Being randomly selected for a drawing or a lottery couldn’t be a more exciting experience. Being selected for an Internal Revenue Service (IRS) audit? Well, that has quite the opposite effect. However, if you know the red flags commonly known to trigger tax audits, you can take the necessary steps to protect yourself from these audits. Here are a few tax audit triggers to look out for this year, based on the latest tax audit reviews.
First, if you earn anywhere from $200,000 to a million dollars per year, you increase your chances of being audited by the IRS. This is especially true if you own a business. In addition, you further put an IRS target on your back if your earnings surpass a million dollars per year. The audit rate for those earning over $1 million was more than four times the rate of those earning $200,000 to $1 million in 2017, according to IRS statistics.
Still, you can be on the IRS’s radar even if you don’t make $200,000 per year yet you are a business owner. IRS data indicate that the government is more likely to examine tax returns filed by the self-employed versus W-2 employees. So, make sure that if you are self-employed, check your tax return’s numbers for accuracy. Also, maintain a solid paper trail that will back up the deductions you claim and the income you report. Read more about IRS criminal investigations in this article.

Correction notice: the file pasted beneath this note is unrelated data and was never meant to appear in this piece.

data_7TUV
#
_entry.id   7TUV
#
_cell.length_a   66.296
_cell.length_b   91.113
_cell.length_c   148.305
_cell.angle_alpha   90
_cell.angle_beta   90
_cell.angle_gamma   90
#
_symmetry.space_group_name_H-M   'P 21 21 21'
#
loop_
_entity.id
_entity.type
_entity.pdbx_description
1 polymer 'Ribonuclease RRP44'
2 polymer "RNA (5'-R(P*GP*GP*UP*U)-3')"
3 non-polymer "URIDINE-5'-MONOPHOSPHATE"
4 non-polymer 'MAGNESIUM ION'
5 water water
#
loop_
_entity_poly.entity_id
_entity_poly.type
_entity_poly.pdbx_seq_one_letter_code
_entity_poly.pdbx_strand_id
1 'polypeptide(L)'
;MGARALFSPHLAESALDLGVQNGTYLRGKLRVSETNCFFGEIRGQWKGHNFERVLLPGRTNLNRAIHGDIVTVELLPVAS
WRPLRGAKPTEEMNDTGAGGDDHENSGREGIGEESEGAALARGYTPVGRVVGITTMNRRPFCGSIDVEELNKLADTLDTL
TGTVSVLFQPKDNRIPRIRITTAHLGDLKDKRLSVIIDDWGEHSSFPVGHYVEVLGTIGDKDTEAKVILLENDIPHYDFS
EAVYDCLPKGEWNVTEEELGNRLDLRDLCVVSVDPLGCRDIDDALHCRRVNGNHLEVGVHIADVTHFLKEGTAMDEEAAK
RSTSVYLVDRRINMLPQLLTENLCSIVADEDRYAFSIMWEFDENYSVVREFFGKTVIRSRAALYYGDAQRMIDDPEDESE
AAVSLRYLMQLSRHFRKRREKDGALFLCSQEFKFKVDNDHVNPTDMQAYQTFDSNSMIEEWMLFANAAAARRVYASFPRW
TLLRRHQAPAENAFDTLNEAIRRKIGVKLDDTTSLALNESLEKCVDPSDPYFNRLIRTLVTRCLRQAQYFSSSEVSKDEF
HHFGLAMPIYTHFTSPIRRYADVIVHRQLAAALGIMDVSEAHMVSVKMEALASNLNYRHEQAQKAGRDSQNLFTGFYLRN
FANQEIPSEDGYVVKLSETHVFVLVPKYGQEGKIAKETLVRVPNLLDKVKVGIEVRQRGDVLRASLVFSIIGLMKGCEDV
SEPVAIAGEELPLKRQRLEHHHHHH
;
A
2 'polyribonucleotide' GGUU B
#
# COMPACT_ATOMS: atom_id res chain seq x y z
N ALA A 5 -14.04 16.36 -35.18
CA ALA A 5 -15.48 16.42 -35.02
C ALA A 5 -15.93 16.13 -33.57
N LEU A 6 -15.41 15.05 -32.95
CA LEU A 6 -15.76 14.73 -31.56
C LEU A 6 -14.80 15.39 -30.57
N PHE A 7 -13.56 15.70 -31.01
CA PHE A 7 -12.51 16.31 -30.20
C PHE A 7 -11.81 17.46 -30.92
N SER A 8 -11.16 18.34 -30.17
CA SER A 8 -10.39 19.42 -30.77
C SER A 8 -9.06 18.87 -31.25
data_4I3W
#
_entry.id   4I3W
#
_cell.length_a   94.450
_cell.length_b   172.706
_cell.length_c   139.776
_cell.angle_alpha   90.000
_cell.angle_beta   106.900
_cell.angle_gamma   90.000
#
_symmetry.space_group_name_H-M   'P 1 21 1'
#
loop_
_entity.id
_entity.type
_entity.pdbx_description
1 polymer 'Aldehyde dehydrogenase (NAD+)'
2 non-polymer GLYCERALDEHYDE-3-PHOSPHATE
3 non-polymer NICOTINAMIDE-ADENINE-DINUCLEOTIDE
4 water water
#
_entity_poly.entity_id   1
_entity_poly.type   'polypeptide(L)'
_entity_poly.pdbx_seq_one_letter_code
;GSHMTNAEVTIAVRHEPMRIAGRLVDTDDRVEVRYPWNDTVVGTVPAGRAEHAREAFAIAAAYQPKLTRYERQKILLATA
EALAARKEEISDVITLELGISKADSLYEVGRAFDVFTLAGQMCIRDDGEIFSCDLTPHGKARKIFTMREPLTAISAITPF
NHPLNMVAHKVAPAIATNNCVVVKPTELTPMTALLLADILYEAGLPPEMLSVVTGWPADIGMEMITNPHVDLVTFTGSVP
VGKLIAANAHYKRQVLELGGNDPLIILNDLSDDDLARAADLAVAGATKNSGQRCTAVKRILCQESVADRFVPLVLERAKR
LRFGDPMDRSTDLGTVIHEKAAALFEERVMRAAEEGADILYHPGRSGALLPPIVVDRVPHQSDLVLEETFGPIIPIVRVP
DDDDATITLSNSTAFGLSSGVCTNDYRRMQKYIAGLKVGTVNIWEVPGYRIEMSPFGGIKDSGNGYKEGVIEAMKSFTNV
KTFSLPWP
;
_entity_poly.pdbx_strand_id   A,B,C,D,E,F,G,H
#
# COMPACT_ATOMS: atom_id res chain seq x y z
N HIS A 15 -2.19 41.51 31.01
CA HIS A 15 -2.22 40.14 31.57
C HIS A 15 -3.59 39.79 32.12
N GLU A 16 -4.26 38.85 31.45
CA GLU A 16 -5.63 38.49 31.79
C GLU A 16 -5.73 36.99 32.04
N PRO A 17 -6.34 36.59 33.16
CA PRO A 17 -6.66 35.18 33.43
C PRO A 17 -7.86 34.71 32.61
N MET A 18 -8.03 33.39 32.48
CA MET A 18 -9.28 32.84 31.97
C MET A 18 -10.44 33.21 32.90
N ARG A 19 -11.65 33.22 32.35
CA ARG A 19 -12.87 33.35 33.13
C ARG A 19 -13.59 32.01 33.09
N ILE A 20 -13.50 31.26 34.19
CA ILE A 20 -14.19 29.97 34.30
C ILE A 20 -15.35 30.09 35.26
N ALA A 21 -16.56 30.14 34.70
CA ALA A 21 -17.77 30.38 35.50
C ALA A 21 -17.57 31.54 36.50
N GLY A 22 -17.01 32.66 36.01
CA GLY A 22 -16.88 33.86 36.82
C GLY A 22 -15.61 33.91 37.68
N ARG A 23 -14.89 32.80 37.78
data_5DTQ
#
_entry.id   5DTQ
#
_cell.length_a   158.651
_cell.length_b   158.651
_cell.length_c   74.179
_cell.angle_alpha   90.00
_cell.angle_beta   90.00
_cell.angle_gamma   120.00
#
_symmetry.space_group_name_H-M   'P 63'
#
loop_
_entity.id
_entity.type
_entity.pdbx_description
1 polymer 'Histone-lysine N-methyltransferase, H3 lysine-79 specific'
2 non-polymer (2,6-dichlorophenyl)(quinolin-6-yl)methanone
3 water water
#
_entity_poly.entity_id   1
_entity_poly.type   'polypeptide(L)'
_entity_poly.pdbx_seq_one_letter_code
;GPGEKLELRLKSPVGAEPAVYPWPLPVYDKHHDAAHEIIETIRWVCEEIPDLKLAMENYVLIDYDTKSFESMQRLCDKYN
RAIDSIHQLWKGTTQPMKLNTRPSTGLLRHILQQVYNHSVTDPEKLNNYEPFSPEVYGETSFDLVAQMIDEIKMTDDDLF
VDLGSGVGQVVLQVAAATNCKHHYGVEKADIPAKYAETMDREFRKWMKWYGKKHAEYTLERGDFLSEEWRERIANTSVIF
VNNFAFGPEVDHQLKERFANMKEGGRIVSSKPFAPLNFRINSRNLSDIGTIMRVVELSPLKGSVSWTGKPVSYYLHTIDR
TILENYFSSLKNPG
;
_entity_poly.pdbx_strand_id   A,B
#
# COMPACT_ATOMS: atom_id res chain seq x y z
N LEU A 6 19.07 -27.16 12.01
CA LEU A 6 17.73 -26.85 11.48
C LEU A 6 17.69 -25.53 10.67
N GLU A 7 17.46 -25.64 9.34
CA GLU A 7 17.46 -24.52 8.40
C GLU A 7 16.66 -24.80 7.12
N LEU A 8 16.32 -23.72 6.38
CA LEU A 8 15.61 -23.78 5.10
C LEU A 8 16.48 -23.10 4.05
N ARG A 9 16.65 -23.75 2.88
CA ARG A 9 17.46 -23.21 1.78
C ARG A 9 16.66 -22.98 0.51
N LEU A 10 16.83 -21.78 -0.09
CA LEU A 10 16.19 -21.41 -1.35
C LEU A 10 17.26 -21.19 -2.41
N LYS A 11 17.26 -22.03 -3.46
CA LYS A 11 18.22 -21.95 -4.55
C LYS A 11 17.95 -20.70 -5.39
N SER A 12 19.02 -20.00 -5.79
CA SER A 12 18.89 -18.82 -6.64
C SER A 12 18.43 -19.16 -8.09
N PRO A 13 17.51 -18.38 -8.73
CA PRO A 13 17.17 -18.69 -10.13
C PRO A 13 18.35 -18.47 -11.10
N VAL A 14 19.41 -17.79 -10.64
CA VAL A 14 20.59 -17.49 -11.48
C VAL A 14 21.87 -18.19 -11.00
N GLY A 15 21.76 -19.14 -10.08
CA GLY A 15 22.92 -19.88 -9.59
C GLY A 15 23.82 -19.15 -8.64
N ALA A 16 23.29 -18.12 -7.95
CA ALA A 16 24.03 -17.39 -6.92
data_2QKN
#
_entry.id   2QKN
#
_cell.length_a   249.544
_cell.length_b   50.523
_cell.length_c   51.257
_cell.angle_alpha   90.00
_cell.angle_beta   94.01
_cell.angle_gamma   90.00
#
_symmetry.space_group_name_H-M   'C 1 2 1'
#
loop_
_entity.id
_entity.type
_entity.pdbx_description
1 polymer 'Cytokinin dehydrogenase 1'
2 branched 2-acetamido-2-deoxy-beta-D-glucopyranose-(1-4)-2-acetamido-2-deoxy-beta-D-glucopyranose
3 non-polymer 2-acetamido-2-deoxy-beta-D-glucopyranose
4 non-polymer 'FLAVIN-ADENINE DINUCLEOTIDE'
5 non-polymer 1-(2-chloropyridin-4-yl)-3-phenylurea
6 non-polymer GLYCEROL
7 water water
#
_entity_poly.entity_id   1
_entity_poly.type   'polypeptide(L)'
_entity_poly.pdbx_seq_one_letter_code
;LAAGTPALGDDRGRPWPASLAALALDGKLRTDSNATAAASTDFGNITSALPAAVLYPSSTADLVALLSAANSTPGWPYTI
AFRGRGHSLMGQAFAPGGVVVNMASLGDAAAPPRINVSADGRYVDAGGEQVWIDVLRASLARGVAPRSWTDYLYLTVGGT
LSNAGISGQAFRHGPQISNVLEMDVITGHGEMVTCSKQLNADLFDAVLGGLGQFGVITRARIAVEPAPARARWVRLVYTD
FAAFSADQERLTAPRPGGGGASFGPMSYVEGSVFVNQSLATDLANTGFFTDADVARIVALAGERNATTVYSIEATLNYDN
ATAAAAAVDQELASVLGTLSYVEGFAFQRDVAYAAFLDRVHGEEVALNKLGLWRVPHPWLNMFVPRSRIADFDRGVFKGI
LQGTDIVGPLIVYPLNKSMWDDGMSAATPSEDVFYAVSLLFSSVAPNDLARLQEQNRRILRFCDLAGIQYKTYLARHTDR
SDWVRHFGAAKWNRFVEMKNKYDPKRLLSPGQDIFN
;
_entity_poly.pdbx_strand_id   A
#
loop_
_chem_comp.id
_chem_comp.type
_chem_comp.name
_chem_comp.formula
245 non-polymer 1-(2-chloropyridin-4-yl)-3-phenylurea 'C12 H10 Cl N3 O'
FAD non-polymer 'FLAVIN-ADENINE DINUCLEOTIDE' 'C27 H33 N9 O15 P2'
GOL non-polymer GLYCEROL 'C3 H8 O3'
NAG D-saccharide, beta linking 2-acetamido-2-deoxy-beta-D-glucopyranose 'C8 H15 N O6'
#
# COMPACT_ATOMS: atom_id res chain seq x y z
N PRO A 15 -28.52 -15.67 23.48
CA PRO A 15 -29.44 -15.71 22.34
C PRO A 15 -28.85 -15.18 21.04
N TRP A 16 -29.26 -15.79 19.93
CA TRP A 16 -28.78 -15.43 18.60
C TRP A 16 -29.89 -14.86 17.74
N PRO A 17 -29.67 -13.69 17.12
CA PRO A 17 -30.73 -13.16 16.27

Third, you may be contacted by the IRS if you’re using cryptocurrency, according to audit defense reviews. That’s because if you buy and sell items using this increasingly popular currency option, the transaction has tax consequences and thus must be reported—something that many taxpayers may not realize. Note that the IRS has access to information about cryptocurrency transactions via Coinbase, a wallet for digital currency. If the tax information you give to the IRS doesn’t include these details, you can expect the IRS to scrutinize your returns more closely.